If you have specific knowledge, you have accountability and you have leverage; they have to pay you what you’re worth. If they pay you what you’re worth, then you can get your time back—you can be hyper-efficient. You’re not doing meetings for meetings’ sake, you’re not trying to impress other people, you’re not writing things down to make it look like you did work. All you care about is the actual work itself.

Avoiding ruin means stay out of jail. So, don’t do anything illegal. It’s never worth it to wear an orange jumpsuit. Stay out of total catastrophic loss. Avoiding ruin could also mean you stay out of things that could be physically dangerous or hurt your body. You have to watch your health.

Stay out of things that could cause you to lose all of your capital, all of your savings. Don’t gamble everything on one go. Instead, take rationally optimistic bets with big upsides.

We waste our time with short-term thinking and busywork. Warren Buffett spends a year deciding and a day acting. That act lasts decades.

No one is going to value you more than you value yourself. You just have to set a very high personal hourly rate and you have to stick to it.

Wealth creation is an evolutionarily recent positive-sum game. Status is an old zero-sum game. Those attacking wealth creation are often just seeking status.

What are one or two steps you’d take to surround yourself with successful people? Figure out what you’re good at, and start helping other people with it. Give it away. Pay it forward. Karma works because people are consistent. On a long enough timescale, you will attract what you project. But don’t measure—your patience will run out if you count.

Retirement is when you stop sacrificing today for an imaginary tomorrow. When today is complete, in and of itself, you’re retired.

You make money to solve your money and material problems. I think the best way to stay away from this constant love of money is to not upgrade your lifestyle as you make money.

The reality is if you’re building something interesting, you will always have more people who will want to know you. Trying to build business relationships well in advance of doing business is a complete waste of time.

Money buys you freedom in the material world. It’s not giving to make you happy, it’s not going to solve your health problems, it’s not going to make your family great, it’s not going to make you fit, it’s not going to make you calm. But it will solve a lot of external problems. It’s a reasonable step to go ahead and make money.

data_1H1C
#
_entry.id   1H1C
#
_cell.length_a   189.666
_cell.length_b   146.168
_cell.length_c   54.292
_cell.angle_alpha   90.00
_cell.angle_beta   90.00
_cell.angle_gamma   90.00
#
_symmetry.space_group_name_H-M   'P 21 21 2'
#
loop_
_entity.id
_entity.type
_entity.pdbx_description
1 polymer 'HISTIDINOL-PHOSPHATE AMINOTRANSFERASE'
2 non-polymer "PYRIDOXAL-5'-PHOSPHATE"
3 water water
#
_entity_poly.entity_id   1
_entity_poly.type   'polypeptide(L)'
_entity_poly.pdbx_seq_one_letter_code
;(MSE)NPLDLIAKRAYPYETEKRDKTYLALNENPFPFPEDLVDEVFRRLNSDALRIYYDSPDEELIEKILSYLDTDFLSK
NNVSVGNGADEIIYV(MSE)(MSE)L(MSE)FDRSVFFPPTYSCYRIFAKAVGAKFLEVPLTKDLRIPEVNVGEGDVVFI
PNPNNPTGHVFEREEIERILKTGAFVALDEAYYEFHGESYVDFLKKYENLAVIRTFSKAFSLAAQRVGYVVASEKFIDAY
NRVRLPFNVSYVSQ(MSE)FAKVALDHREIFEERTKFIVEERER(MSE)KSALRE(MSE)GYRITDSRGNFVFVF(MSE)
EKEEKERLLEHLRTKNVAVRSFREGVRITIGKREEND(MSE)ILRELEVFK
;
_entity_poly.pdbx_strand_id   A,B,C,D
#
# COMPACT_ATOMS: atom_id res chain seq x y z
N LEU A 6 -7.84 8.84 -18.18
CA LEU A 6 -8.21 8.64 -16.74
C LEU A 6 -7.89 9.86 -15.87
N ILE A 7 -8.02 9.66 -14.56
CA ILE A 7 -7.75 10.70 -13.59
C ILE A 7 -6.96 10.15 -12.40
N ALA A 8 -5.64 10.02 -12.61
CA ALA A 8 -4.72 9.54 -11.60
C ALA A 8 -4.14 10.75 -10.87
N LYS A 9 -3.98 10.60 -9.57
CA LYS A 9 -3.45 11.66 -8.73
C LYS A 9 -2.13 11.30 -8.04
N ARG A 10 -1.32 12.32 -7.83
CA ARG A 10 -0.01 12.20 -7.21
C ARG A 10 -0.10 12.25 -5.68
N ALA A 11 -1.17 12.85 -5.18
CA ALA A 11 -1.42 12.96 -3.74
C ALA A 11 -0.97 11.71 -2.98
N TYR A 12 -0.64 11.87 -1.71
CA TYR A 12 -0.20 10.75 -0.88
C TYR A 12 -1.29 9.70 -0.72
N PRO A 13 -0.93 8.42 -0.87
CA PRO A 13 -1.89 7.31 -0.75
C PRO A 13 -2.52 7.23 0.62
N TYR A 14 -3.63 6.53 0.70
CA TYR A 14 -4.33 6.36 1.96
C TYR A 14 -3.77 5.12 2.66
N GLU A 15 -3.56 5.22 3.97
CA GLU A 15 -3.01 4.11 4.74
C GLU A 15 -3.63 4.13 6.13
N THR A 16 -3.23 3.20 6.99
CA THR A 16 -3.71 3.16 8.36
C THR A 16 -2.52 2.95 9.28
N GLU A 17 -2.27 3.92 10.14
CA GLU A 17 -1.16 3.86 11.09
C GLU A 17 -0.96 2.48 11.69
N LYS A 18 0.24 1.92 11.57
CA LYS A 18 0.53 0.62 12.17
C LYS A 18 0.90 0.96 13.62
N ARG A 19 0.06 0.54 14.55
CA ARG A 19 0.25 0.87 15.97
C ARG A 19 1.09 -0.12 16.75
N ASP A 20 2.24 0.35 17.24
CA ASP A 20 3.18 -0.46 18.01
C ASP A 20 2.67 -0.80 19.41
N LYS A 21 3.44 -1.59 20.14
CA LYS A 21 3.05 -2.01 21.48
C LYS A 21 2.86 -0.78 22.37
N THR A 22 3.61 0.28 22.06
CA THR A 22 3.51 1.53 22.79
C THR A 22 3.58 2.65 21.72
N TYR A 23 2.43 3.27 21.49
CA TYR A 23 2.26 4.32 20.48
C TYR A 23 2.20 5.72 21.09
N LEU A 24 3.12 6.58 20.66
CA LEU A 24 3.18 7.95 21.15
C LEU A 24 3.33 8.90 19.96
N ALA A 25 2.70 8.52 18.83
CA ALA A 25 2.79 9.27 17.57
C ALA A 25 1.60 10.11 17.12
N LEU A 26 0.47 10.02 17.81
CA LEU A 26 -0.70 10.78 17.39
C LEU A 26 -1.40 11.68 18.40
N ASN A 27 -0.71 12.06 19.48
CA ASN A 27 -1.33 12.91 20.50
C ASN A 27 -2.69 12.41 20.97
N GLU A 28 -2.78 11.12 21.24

Most of the time, the person you have to become to make money is a high-anxiety, high-stress, hard-working, competitive person. When you have done that for twenty, thirty, forty, fifty years, and you suddenly make money, you can’t turn it off. You’ve trained yourself to be a high-anxiety person. Then, you have to learn how to be happy.

Wisdom is knowing the long-term consequences of your actions. Wisdom applied to external problems is judgment. They’re highly linked; knowing the long-term consequences of your actions and then making the right decision to capitalize on that.

If someone is using a lot of fancy words and a lot of big concepts, they probably don’t know what they’re talking about. I think the smartest people can explain things to a child. If you can’t explain it to a child, then you don’t know it. It’s a common saying and it’s very true.

If you don’t have a day or two every week in your calendar where you’re not always in meetings, and you’re not always busy, then you’re not going to be able to think.

It’s only after you’re bored you have the great ideas. It’s never going to be when you’re stressed, or busy, running around or rushed. Make the time.

Our egos are constructed in our formative years—our first two decades. They get constructed by our environment, our parents, society. Then, we spend the rest of our life trying to make our ego happy. We interpret anything new through our ego: “How do I change the external world to make it more how I would like it to be?”

Being successful is just about not making mistakes. It’s not about having correct judgment. It’s about avoiding incorrect judgments.

When you are the principal, then you are the owner—you care, and you will do a great job. When you are the agent and you are doing it on somebody else’s behalf, you can do a bad job. You just don’t care. You optimize for yourself rather than for the principal’s assets.